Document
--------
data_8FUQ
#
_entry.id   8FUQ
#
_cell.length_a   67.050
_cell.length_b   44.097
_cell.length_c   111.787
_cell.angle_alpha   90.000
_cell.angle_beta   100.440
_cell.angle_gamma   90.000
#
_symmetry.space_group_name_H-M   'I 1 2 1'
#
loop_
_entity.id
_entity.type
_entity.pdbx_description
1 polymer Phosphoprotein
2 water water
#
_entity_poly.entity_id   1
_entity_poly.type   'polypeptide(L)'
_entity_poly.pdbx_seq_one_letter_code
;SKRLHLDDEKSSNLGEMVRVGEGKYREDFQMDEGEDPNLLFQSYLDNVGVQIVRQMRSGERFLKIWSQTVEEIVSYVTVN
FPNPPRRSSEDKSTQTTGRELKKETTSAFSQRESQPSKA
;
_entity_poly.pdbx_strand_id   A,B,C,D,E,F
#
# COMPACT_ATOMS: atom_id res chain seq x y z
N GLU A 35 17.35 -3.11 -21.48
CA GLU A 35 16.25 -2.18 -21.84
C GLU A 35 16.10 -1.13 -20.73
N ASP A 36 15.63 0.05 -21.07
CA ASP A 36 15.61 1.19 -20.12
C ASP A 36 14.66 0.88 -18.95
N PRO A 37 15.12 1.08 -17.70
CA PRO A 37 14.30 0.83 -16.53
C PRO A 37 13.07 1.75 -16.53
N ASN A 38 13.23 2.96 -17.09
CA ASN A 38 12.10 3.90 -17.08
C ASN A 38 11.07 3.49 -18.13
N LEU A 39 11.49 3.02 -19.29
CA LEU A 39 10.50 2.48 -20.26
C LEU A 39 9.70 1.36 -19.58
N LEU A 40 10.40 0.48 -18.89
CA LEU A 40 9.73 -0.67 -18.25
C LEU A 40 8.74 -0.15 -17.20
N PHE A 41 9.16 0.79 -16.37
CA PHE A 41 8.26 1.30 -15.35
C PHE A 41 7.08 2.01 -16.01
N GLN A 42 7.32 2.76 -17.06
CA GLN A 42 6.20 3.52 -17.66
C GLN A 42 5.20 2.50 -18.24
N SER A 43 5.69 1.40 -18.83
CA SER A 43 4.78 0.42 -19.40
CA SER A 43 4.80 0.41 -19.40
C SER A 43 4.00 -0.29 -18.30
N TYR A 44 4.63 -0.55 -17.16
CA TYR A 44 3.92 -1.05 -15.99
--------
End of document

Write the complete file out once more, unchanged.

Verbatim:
data_8FUQ
#
_entry.id   8FUQ
#
_cell.length_a   67.050
_cell.length_b   44.097
_cell.length_c   111.787
_cell.angle_alpha   90.000
_cell.angle_beta   100.440
_cell.angle_gamma   90.000
#
_symmetry.space_group_name_H-M   'I 1 2 1'
#
loop_
_entity.id
_entity.type
_entity.pdbx_description
1 polymer Phosphoprotein
2 water water
#
_entity_poly.entity_id   1
_entity_poly.type   'polypeptide(L)'
_entity_poly.pdbx_seq_one_letter_code
;SKRLHLDDEKSSNLGEMVRVGEGKYREDFQMDEGEDPNLLFQSYLDNVGVQIVRQMRSGERFLKIWSQTVEEIVSYVTVN
FPNPPRRSSEDKSTQTTGRELKKETTSAFSQRESQPSKA
;
_entity_poly.pdbx_strand_id   A,B,C,D,E,F
#
# COMPACT_ATOMS: atom_id res chain seq x y z
N GLU A 35 17.35 -3.11 -21.48
CA GLU A 35 16.25 -2.18 -21.84
C GLU A 35 16.10 -1.13 -20.73
N ASP A 36 15.63 0.05 -21.07
CA ASP A 36 15.61 1.19 -20.12
C ASP A 36 14.66 0.88 -18.95
N PRO A 37 15.12 1.08 -17.70
CA PRO A 37 14.30 0.83 -16.53
C PRO A 37 13.07 1.75 -16.53
N ASN A 38 13.23 2.96 -17.09
CA ASN A 38 12.10 3.90 -17.08
C ASN A 38 11.07 3.49 -18.13
N LEU A 39 11.49 3.02 -19.29
CA LEU A 39 10.50 2.48 -20.26
C LEU A 39 9.70 1.36 -19.58
N LEU A 40 10.40 0.48 -18.89
CA LEU A 40 9.73 -0.67 -18.25
C LEU A 40 8.74 -0.15 -17.20
N PHE A 41 9.16 0.79 -16.37
CA PHE A 41 8.26 1.30 -15.35
C PHE A 41 7.08 2.01 -16.01
N GLN A 42 7.32 2.76 -17.06
CA GLN A 42 6.20 3.52 -17.66
C GLN A 42 5.20 2.50 -18.24
N SER A 43 5.69 1.40 -18.83
CA SER A 43 4.78 0.42 -19.40
CA SER A 43 4.80 0.41 -19.40
C SER A 43 4.00 -0.29 -18.30
N TYR A 44 4.63 -0.55 -17.16
CA TYR A 44 3.92 -1.05 -15.99